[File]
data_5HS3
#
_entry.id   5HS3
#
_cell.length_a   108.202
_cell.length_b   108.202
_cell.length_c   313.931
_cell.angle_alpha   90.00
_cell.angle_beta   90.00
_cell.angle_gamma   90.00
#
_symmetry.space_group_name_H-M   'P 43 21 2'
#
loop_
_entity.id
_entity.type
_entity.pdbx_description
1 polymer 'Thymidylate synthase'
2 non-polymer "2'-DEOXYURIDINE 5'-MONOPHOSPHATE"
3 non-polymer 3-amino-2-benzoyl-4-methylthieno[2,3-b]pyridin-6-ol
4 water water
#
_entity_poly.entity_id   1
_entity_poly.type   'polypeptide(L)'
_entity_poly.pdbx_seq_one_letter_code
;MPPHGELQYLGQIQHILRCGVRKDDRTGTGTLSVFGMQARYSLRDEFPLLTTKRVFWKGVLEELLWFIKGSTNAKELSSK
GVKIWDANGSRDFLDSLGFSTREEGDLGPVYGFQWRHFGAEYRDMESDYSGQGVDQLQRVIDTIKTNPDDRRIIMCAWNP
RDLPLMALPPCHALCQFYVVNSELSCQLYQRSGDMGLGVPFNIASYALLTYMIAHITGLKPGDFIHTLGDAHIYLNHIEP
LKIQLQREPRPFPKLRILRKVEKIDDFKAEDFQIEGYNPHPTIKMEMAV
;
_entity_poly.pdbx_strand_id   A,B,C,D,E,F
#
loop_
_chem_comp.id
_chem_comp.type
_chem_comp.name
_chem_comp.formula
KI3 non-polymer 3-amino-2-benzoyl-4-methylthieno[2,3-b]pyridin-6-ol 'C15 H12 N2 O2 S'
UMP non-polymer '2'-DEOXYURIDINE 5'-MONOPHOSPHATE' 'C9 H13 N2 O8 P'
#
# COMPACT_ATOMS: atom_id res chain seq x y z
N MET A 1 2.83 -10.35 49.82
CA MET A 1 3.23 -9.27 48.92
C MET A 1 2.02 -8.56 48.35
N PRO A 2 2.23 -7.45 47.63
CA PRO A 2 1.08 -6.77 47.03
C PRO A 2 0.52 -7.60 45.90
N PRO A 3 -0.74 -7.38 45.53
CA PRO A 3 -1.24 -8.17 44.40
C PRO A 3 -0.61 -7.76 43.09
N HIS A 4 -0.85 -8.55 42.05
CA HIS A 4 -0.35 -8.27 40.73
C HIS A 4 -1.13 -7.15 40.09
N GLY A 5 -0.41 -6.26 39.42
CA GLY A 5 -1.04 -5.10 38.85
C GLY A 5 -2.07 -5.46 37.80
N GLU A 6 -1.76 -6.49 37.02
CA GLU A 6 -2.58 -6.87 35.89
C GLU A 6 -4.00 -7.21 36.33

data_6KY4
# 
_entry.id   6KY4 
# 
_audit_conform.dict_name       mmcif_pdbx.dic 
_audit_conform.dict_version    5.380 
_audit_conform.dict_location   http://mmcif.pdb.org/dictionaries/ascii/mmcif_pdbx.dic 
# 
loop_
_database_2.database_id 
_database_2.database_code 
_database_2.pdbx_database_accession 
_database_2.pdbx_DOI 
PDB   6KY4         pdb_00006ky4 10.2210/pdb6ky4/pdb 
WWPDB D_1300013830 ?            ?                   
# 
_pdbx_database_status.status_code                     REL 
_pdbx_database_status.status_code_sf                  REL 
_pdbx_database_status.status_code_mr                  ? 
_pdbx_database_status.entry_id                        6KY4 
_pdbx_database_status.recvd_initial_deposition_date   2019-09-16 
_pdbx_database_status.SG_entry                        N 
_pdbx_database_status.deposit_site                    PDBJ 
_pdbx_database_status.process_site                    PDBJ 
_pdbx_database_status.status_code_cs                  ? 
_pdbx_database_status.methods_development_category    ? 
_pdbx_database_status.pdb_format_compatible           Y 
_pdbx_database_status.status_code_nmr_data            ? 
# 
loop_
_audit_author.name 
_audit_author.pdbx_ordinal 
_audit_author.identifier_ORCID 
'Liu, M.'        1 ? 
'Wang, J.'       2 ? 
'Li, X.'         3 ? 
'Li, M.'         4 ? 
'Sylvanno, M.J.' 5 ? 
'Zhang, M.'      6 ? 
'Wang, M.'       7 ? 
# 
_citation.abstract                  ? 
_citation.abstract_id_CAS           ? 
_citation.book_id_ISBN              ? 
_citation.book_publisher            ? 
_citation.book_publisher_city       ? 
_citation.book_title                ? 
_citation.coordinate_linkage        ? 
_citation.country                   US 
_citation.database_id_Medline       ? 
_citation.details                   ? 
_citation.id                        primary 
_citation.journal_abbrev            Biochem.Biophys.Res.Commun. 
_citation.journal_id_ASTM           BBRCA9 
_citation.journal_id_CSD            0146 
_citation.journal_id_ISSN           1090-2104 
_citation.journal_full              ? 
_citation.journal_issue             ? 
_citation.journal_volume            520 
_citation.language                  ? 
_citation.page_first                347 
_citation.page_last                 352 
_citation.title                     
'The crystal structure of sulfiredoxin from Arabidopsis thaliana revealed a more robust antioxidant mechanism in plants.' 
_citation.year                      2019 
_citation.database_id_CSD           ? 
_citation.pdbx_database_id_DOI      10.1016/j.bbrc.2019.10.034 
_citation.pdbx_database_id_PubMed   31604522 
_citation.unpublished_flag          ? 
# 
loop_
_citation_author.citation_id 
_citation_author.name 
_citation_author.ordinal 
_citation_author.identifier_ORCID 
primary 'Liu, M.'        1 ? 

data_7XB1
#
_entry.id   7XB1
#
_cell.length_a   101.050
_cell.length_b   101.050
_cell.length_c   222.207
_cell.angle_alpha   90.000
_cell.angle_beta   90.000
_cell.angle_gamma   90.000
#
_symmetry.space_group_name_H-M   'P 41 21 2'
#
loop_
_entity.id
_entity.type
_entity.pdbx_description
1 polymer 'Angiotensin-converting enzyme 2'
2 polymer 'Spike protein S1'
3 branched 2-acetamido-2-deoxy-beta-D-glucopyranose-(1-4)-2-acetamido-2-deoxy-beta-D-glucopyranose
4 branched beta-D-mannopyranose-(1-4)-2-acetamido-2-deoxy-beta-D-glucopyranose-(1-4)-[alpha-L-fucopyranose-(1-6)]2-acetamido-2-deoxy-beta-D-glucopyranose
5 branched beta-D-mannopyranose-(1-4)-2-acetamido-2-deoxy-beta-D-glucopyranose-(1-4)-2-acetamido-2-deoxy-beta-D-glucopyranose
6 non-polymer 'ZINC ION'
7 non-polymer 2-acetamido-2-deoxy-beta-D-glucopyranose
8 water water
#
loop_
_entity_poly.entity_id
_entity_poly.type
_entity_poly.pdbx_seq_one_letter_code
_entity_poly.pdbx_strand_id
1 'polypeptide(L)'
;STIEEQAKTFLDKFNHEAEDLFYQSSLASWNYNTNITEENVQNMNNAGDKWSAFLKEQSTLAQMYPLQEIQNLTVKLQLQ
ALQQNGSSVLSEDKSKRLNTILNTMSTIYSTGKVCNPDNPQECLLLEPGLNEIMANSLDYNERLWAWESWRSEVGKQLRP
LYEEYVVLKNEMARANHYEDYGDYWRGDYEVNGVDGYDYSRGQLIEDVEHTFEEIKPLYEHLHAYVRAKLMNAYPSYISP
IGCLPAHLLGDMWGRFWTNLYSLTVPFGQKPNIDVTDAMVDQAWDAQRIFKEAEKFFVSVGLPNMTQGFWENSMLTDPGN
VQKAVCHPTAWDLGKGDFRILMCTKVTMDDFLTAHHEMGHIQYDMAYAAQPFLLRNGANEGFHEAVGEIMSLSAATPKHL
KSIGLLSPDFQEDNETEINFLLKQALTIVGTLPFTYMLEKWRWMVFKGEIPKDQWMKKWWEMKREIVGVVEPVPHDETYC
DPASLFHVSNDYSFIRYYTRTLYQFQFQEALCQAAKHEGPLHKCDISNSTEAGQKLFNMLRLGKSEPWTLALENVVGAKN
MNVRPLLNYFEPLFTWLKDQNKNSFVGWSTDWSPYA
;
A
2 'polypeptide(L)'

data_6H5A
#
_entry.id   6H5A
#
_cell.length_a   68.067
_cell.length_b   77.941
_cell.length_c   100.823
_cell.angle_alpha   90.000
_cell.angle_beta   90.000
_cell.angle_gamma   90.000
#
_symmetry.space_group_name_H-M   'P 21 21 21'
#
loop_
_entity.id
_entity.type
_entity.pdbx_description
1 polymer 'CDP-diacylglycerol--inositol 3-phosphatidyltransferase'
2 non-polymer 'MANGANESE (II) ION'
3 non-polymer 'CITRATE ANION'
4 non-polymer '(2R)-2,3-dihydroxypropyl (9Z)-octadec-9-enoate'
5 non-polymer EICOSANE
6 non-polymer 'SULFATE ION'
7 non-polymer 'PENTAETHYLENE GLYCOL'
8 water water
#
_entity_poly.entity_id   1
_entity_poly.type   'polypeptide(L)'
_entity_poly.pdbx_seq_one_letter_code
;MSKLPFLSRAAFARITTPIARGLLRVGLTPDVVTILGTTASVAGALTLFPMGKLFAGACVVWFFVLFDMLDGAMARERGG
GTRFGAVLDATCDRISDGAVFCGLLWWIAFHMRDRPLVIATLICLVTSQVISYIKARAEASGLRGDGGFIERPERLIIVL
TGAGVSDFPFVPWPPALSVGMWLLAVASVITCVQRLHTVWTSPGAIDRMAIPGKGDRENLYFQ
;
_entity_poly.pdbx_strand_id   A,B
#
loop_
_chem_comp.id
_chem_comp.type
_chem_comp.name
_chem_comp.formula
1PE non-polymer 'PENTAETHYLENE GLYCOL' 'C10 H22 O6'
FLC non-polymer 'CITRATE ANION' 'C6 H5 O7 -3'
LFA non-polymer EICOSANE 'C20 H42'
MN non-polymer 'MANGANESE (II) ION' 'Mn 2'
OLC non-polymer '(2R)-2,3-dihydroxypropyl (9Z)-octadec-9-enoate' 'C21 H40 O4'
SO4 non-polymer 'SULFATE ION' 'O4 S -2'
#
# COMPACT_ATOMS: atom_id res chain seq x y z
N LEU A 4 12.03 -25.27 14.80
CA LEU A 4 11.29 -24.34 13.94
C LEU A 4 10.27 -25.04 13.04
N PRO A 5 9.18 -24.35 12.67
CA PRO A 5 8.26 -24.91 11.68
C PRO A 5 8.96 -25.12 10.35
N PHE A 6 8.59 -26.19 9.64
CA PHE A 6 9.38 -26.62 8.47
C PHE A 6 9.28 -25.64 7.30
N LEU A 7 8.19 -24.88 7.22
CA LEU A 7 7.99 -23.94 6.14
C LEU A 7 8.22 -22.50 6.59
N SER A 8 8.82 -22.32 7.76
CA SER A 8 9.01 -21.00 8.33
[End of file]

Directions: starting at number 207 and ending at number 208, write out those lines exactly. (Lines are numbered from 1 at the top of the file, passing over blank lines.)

_entity_poly.pdbx_seq_one_letter_code
;MSKLPFLSRAAFARITTPIARGLLRVGLTPDVVTILGTTASVAGALTLFPMGKLFAGACVVWFFVLFDMLDGAMARERGG